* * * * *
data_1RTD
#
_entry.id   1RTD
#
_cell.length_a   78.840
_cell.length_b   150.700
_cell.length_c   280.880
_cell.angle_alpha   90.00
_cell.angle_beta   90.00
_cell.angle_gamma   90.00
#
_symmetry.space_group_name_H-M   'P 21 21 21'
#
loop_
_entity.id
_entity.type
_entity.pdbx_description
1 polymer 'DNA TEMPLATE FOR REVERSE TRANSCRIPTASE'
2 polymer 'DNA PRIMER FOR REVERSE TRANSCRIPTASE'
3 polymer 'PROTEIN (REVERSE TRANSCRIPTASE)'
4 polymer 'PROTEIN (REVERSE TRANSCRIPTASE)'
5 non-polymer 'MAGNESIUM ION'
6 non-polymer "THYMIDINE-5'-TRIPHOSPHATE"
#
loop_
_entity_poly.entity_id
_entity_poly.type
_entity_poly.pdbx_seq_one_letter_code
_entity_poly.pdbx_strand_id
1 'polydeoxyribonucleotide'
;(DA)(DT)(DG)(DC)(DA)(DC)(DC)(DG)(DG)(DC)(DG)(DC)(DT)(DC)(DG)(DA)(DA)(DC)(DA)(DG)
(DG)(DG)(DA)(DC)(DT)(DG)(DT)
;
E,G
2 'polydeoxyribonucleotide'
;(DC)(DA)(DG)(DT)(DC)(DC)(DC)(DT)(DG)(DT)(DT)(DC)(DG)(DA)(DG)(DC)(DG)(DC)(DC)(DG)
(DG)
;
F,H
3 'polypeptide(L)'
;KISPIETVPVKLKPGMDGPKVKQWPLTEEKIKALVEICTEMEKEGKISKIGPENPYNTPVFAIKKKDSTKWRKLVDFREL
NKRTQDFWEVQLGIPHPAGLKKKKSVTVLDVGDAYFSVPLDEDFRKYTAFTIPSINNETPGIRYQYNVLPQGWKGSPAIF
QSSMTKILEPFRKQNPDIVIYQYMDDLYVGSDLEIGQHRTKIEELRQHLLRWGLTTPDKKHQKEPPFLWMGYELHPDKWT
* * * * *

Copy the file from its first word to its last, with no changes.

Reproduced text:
data_1RTD
#
_entry.id   1RTD
#
_cell.length_a   78.840
_cell.length_b   150.700
_cell.length_c   280.880
_cell.angle_alpha   90.00
_cell.angle_beta   90.00
_cell.angle_gamma   90.00
#
_symmetry.space_group_name_H-M   'P 21 21 21'
#
loop_
_entity.id
_entity.type
_entity.pdbx_description
1 polymer 'DNA TEMPLATE FOR REVERSE TRANSCRIPTASE'
2 polymer 'DNA PRIMER FOR REVERSE TRANSCRIPTASE'
3 polymer 'PROTEIN (REVERSE TRANSCRIPTASE)'
4 polymer 'PROTEIN (REVERSE TRANSCRIPTASE)'
5 non-polymer 'MAGNESIUM ION'
6 non-polymer "THYMIDINE-5'-TRIPHOSPHATE"
#
loop_
_entity_poly.entity_id
_entity_poly.type
_entity_poly.pdbx_seq_one_letter_code
_entity_poly.pdbx_strand_id
1 'polydeoxyribonucleotide'
;(DA)(DT)(DG)(DC)(DA)(DC)(DC)(DG)(DG)(DC)(DG)(DC)(DT)(DC)(DG)(DA)(DA)(DC)(DA)(DG)
(DG)(DG)(DA)(DC)(DT)(DG)(DT)
;
E,G
2 'polydeoxyribonucleotide'
;(DC)(DA)(DG)(DT)(DC)(DC)(DC)(DT)(DG)(DT)(DT)(DC)(DG)(DA)(DG)(DC)(DG)(DC)(DC)(DG)
(DG)
;
F,H
3 'polypeptide(L)'
;KISPIETVPVKLKPGMDGPKVKQWPLTEEKIKALVEICTEMEKEGKISKIGPENPYNTPVFAIKKKDSTKWRKLVDFREL
NKRTQDFWEVQLGIPHPAGLKKKKSVTVLDVGDAYFSVPLDEDFRKYTAFTIPSINNETPGIRYQYNVLPQGWKGSPAIF
QSSMTKILEPFRKQNPDIVIYQYMDDLYVGSDLEIGQHRTKIEELRQHLLRWGLTTPDKKHQKEPPFLWMGYELHPDKWT